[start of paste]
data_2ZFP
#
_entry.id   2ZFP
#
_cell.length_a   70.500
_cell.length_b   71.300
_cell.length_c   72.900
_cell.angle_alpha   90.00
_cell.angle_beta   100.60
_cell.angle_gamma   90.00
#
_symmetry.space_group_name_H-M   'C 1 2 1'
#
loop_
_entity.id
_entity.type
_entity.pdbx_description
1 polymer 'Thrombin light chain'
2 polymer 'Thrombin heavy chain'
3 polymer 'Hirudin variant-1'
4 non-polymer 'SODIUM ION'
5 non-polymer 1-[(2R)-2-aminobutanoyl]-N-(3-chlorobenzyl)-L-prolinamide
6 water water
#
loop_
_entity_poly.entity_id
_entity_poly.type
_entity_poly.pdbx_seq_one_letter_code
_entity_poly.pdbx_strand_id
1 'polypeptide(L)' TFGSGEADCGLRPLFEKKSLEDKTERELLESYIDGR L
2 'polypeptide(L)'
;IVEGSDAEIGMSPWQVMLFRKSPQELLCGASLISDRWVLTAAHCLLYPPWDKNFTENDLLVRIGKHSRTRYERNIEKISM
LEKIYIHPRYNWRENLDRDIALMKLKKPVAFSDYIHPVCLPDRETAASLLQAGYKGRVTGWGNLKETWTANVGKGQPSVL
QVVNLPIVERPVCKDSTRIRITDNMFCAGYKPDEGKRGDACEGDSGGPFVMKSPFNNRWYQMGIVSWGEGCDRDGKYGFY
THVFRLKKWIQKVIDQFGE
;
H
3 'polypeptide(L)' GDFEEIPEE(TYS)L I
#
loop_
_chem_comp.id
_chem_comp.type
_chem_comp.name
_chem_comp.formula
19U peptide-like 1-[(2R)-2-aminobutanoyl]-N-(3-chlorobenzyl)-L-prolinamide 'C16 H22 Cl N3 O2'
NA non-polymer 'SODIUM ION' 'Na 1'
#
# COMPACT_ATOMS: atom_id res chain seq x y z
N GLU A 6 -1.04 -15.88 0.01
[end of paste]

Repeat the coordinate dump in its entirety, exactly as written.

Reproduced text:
data_2ZFP
#
_entry.id   2ZFP
#
_cell.length_a   70.500
_cell.length_b   71.300
_cell.length_c   72.900
_cell.angle_alpha   90.00
_cell.angle_beta   100.60
_cell.angle_gamma   90.00
#
_symmetry.space_group_name_H-M   'C 1 2 1'
#
loop_
_entity.id
_entity.type
_entity.pdbx_description
1 polymer 'Thrombin light chain'
2 polymer 'Thrombin heavy chain'
3 polymer 'Hirudin variant-1'
4 non-polymer 'SODIUM ION'
5 non-polymer 1-[(2R)-2-aminobutanoyl]-N-(3-chlorobenzyl)-L-prolinamide
6 water water
#
loop_
_entity_poly.entity_id
_entity_poly.type
_entity_poly.pdbx_seq_one_letter_code
_entity_poly.pdbx_strand_id
1 'polypeptide(L)' TFGSGEADCGLRPLFEKKSLEDKTERELLESYIDGR L
2 'polypeptide(L)'
;IVEGSDAEIGMSPWQVMLFRKSPQELLCGASLISDRWVLTAAHCLLYPPWDKNFTENDLLVRIGKHSRTRYERNIEKISM
LEKIYIHPRYNWRENLDRDIALMKLKKPVAFSDYIHPVCLPDRETAASLLQAGYKGRVTGWGNLKETWTANVGKGQPSVL
QVVNLPIVERPVCKDSTRIRITDNMFCAGYKPDEGKRGDACEGDSGGPFVMKSPFNNRWYQMGIVSWGEGCDRDGKYGFY
THVFRLKKWIQKVIDQFGE
;
H
3 'polypeptide(L)' GDFEEIPEE(TYS)L I
#
loop_
_chem_comp.id
_chem_comp.type
_chem_comp.name
_chem_comp.formula
19U peptide-like 1-[(2R)-2-aminobutanoyl]-N-(3-chlorobenzyl)-L-prolinamide 'C16 H22 Cl N3 O2'
NA non-polymer 'SODIUM ION' 'Na 1'
#
# COMPACT_ATOMS: atom_id res chain seq x y z
N GLU A 6 -1.04 -15.88 0.01